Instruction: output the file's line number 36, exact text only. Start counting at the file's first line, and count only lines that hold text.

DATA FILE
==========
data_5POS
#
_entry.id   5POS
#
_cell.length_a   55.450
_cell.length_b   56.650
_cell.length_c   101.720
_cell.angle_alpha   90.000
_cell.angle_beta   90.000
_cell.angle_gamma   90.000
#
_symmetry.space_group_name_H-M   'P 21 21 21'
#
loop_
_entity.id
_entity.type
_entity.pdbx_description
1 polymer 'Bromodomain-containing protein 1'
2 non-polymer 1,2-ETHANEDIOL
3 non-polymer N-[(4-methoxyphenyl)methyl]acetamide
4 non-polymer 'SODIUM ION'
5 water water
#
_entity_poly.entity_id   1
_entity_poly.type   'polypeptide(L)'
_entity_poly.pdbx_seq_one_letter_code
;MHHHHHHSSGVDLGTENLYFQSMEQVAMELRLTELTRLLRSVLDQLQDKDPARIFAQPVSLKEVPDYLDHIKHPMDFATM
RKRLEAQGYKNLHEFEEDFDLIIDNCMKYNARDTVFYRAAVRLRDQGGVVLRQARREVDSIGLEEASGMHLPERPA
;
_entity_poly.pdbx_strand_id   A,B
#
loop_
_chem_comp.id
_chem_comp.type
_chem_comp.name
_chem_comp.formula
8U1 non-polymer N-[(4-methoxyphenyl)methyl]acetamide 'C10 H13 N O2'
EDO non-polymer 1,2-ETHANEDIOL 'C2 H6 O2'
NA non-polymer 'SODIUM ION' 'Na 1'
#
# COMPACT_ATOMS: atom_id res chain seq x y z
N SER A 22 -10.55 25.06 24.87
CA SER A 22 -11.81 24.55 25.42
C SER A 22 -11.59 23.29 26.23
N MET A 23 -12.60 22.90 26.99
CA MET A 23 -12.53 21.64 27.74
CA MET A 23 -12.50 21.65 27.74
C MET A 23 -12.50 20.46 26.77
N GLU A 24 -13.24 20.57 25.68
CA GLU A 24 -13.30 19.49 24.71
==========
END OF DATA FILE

_chem_comp.formula